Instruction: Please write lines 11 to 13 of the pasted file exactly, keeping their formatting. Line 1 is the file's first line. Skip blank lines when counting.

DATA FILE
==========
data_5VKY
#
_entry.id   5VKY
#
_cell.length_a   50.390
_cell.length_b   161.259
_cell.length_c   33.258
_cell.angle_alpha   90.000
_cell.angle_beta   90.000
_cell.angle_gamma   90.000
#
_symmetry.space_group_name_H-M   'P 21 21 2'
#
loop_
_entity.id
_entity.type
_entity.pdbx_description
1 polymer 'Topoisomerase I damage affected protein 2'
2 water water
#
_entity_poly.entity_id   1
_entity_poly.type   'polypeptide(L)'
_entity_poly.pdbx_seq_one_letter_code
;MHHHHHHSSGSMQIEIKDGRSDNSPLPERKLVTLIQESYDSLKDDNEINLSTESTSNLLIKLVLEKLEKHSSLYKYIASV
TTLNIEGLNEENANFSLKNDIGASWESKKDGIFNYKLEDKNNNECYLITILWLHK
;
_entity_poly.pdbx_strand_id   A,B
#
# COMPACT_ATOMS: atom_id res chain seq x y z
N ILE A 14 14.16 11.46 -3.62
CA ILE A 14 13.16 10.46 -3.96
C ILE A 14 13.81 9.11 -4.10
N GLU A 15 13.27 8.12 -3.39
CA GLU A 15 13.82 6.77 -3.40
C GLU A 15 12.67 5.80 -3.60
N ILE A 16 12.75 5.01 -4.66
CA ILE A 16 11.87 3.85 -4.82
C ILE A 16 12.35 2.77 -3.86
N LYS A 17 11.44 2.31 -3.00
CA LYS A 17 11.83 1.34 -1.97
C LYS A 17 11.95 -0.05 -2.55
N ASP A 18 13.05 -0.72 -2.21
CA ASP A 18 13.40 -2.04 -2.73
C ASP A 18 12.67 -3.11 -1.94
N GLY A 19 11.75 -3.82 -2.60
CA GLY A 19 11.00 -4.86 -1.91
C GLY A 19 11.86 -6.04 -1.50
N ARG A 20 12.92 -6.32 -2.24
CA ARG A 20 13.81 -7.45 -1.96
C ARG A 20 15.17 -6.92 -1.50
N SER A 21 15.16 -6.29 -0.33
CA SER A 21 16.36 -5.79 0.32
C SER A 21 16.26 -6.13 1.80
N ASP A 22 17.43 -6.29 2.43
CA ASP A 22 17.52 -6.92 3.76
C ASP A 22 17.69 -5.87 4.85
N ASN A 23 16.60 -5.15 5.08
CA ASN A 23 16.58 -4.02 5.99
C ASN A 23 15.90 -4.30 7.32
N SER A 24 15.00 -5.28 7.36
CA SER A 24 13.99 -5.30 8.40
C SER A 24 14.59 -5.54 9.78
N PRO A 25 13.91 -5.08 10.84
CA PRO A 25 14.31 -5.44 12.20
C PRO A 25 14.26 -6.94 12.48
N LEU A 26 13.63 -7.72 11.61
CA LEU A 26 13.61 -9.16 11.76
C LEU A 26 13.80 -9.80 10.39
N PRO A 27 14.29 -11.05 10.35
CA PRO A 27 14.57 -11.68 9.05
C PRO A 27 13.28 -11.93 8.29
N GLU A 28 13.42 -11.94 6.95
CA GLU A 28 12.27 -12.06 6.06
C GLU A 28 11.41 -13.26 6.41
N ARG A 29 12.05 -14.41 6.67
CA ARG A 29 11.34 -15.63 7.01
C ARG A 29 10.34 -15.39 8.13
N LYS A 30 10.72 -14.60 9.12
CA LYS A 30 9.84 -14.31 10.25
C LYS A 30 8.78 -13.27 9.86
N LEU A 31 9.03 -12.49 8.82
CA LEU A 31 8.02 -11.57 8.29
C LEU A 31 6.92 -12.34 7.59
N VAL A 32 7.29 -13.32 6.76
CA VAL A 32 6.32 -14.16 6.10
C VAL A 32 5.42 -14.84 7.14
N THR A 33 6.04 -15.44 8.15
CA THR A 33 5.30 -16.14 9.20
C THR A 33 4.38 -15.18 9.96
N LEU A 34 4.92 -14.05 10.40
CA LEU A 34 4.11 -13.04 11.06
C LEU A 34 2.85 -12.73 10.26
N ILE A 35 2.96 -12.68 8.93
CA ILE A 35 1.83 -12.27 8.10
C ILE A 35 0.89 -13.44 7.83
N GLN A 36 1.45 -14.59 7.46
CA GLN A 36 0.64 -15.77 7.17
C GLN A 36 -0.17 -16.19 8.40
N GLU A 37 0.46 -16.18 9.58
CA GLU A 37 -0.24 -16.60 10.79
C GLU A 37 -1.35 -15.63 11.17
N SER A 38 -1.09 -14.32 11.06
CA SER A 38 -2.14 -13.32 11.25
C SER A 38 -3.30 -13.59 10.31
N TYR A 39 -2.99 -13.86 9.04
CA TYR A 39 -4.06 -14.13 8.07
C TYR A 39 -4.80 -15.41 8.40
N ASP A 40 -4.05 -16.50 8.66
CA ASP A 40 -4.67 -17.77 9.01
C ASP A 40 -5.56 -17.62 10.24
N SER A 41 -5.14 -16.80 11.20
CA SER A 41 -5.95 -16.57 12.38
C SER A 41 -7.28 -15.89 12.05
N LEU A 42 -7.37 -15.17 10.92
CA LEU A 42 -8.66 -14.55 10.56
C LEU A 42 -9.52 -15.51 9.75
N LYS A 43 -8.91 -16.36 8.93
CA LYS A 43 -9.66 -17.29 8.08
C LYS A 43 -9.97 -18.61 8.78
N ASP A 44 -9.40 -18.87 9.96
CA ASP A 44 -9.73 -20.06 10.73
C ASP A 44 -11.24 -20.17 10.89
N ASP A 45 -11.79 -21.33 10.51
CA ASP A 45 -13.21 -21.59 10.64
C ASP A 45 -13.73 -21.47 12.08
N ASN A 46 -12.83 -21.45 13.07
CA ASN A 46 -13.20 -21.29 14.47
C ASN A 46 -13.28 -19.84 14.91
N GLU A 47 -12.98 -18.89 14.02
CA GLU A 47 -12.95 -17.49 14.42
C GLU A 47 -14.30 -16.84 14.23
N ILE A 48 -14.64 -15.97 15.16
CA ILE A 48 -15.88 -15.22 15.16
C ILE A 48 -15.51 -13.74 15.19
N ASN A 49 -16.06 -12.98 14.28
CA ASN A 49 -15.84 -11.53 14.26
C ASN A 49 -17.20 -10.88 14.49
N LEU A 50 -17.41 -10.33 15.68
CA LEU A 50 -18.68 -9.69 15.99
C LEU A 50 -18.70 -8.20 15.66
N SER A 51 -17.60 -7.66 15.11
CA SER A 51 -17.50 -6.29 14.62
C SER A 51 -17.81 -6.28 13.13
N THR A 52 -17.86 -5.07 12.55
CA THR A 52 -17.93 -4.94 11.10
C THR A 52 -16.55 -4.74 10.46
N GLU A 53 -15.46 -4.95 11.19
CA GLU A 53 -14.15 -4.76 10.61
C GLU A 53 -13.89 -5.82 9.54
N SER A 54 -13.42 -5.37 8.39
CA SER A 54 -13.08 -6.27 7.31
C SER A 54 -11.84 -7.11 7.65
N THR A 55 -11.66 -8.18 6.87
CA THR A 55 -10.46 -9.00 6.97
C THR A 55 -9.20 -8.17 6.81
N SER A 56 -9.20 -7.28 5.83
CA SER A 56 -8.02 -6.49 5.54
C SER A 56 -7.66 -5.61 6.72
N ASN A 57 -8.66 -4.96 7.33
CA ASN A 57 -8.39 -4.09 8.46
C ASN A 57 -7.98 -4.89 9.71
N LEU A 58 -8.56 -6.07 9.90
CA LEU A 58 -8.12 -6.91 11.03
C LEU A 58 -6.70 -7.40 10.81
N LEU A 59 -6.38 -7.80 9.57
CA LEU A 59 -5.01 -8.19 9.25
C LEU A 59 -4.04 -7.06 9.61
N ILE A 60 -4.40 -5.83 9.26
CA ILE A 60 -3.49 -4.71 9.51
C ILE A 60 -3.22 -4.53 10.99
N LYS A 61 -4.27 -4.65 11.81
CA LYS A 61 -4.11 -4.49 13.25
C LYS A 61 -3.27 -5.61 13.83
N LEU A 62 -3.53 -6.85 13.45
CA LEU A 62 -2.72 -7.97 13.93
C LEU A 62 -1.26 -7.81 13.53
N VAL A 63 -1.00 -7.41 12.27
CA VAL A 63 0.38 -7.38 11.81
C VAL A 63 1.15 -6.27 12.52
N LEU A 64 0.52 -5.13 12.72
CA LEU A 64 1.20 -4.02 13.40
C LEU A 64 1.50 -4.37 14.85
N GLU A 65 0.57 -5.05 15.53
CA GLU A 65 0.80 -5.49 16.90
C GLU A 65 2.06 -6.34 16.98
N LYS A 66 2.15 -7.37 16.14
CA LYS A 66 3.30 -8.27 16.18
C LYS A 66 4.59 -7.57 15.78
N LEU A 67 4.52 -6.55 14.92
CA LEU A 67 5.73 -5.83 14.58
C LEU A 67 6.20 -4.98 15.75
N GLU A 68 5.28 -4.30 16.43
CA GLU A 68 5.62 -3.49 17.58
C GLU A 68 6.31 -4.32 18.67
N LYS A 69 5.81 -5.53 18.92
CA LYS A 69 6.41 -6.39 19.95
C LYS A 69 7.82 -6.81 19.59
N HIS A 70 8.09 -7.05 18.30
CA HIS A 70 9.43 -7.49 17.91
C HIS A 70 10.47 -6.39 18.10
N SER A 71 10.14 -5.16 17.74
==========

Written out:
#
_symmetry.space_group_name_H-M   'P 21 21 2'
#